(CNN) - In Jeremiah Wright's first television interview since clips of his controversial sermons circulated the Internet, Barack Obama's former pastor says his words were unfairly taken out of context for 'devious' reasons.'
In an interview on PBS set to air Friday, Wright expressed frustration with how his sermons had been portrayed by the news media and critics of Obama's White House bid.
“I felt it was unfair,” he told PBS' Bill Moyers according to released excerpts. “I felt it was unjust. I felt it was untrue. I felt that those who were doing that, were doing it for some very devious reasons.”
Some of Wright's past sermons came under fire after a news report turned some of his most contentious comments into a YouTube phenomenon last month. In one, the minister said America had brought the September 11 attacks upon itself. In another, he said Clinton had an advantage over Obama because she is white. He also accused the U.S. government of adopting policies to systematically oppress African-Americans. (Listen to some of Wright's sermons via Roland Matin's blog)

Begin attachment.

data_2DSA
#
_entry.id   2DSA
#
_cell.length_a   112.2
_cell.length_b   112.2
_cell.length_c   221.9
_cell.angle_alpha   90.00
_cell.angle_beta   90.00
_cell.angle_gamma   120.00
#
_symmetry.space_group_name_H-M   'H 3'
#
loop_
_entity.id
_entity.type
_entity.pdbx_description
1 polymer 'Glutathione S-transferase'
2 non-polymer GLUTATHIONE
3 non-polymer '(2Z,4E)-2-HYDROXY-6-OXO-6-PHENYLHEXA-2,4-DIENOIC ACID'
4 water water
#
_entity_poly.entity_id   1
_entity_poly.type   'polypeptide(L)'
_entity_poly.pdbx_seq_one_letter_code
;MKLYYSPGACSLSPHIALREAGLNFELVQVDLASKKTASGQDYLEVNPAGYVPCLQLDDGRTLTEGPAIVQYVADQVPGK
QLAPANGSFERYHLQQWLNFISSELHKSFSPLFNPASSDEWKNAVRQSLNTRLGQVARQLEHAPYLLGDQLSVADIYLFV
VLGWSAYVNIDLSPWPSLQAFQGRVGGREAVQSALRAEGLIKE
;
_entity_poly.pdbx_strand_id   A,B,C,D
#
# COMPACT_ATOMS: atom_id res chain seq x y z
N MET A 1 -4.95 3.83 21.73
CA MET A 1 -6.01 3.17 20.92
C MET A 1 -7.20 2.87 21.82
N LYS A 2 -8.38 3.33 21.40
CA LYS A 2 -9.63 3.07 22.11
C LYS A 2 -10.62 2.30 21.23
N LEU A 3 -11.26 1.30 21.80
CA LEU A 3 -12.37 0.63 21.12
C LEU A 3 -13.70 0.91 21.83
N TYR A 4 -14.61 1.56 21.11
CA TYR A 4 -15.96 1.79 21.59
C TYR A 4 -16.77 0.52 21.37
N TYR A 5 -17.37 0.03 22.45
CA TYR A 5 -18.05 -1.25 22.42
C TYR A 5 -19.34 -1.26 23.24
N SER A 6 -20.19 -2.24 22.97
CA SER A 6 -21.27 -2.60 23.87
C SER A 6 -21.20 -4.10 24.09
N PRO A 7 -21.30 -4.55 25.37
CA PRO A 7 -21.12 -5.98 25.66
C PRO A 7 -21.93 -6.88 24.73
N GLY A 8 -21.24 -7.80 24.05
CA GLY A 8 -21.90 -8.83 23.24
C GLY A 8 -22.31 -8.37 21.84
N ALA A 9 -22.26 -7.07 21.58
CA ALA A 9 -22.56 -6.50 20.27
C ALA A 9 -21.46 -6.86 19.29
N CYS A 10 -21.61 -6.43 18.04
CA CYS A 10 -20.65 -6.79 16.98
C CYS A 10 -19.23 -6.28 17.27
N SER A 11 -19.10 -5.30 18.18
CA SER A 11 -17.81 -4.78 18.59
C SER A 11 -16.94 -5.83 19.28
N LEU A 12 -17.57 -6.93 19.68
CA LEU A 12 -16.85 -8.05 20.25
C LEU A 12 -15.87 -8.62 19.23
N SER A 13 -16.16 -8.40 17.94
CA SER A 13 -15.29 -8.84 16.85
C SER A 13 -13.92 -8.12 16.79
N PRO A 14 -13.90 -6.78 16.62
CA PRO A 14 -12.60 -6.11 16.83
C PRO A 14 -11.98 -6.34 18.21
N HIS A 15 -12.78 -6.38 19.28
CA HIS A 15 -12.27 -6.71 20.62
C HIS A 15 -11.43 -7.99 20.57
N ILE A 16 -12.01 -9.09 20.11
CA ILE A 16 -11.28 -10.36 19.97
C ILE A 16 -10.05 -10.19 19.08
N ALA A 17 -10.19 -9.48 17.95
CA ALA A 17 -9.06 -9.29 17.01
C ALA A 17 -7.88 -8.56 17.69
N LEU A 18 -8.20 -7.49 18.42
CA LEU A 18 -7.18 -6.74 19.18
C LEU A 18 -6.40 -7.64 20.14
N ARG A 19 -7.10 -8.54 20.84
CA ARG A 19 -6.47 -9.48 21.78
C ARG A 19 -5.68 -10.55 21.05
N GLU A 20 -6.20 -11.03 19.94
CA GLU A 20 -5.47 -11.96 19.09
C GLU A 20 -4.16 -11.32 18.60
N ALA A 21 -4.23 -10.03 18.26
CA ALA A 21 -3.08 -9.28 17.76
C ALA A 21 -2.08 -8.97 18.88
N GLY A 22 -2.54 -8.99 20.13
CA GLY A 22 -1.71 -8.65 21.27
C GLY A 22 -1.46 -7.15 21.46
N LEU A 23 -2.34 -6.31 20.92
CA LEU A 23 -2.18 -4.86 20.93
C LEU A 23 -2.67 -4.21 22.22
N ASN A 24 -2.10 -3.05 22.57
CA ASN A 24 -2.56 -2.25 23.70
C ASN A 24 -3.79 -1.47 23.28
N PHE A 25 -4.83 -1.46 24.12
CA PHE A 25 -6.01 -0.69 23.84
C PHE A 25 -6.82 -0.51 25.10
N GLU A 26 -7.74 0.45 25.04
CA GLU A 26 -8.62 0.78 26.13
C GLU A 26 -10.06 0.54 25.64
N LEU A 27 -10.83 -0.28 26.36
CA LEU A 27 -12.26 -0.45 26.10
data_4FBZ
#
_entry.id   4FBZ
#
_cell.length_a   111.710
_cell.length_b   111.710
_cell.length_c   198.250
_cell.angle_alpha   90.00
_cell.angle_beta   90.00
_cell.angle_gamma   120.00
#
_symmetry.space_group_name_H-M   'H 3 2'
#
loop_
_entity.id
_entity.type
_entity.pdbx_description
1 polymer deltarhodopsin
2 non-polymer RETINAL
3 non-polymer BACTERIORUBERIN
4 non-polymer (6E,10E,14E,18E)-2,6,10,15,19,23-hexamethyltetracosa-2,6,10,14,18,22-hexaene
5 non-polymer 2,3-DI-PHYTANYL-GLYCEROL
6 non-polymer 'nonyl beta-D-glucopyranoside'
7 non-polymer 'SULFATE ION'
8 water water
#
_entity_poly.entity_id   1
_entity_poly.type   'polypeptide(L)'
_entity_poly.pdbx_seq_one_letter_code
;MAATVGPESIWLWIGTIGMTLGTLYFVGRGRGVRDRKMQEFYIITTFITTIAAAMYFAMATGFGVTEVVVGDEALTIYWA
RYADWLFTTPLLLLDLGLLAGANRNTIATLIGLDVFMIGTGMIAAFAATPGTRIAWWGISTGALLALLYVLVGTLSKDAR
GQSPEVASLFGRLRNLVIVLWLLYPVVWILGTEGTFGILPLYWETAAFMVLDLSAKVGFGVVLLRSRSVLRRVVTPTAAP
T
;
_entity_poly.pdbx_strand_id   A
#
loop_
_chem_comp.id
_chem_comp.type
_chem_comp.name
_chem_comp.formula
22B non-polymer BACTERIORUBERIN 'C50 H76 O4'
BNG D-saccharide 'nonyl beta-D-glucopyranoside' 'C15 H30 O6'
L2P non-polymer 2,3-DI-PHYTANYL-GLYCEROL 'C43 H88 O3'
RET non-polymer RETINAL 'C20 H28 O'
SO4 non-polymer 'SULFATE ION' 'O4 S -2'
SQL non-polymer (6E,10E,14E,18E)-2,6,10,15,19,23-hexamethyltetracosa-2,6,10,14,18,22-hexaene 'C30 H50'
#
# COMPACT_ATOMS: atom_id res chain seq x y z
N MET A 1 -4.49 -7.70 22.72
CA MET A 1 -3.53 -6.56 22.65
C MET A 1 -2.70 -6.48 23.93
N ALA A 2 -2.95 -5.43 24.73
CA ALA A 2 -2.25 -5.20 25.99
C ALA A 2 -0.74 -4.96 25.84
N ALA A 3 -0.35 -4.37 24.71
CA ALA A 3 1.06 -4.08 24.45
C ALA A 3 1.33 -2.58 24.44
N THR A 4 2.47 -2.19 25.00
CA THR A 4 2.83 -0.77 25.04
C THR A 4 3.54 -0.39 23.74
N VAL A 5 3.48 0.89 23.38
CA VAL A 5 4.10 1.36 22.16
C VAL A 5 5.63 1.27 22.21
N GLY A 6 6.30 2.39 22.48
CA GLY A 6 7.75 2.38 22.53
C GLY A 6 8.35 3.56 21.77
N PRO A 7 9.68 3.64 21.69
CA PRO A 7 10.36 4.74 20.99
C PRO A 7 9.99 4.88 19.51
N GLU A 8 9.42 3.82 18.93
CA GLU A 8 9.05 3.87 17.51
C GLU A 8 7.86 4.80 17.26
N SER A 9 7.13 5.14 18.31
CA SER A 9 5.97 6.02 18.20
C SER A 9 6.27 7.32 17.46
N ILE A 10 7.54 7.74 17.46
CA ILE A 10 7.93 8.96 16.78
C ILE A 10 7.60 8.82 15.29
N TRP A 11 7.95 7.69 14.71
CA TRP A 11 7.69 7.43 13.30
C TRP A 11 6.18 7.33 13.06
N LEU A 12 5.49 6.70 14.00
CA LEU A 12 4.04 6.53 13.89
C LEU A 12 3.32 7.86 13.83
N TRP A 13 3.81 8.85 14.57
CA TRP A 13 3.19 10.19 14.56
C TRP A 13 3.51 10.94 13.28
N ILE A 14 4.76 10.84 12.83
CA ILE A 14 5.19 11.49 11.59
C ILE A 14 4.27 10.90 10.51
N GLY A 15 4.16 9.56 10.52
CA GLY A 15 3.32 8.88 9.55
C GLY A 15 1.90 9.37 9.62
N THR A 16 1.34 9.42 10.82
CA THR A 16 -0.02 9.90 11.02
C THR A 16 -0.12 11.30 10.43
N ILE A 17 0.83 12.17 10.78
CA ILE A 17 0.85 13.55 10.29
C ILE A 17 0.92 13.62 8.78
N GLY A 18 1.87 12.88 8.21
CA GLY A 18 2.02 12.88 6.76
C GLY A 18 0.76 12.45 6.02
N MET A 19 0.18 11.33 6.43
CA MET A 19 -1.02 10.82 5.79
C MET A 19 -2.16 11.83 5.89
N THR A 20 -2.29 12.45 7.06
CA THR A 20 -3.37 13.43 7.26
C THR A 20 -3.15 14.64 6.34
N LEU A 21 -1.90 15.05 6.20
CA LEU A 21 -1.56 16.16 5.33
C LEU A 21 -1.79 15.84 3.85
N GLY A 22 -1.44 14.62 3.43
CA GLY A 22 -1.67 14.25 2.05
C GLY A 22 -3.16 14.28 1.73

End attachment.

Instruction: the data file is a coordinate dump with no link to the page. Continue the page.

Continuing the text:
Obama immediately rejected the comments, though critics charged the Illinois senator should have denounced the minister long ago. In a widely-praised speech on race relations, Obama said he could no more disown Wright than "I can disown the black community."
Speaking to PBS, Wright did not recant his past sermons. "The persons who have heard the entire sermon understand the communication perfectly," he said.
Wright also called the response to his words "very, very unsettling," and suggested critics were pushing a caricature of him.
"The message that is being communicated by the sound bites is exactly what those pushing those sound bites want to communicate," he said, adding later, “I think they wanted to communicate that I am unpatriotic, that I am un-American, that I am filled with hate speech, that I have a cult at Trinity United Church of Christ - and by the way, guess who goes to his church, hint, hint, hint? That’s what they wanted to communicate.”
Wright also said he has never discussed politics with Obama.
“He goes out as a politician and says what he has to say as a politician. I continue to be a pastor who speaks to the people of God about the things of God.”
Wright's comments come just as the North Carolina Republican Party is set to run a television commercial that points to "controversial figures from Barack Obama's past" and shows clips of the former pastor. Presumptive Republican presidential nominee John McCain has called on the state party not to run the ad.
The Republican National Committee and presumptive GOP nominee John McCain have both asked the North Carolina state party not to run the ad.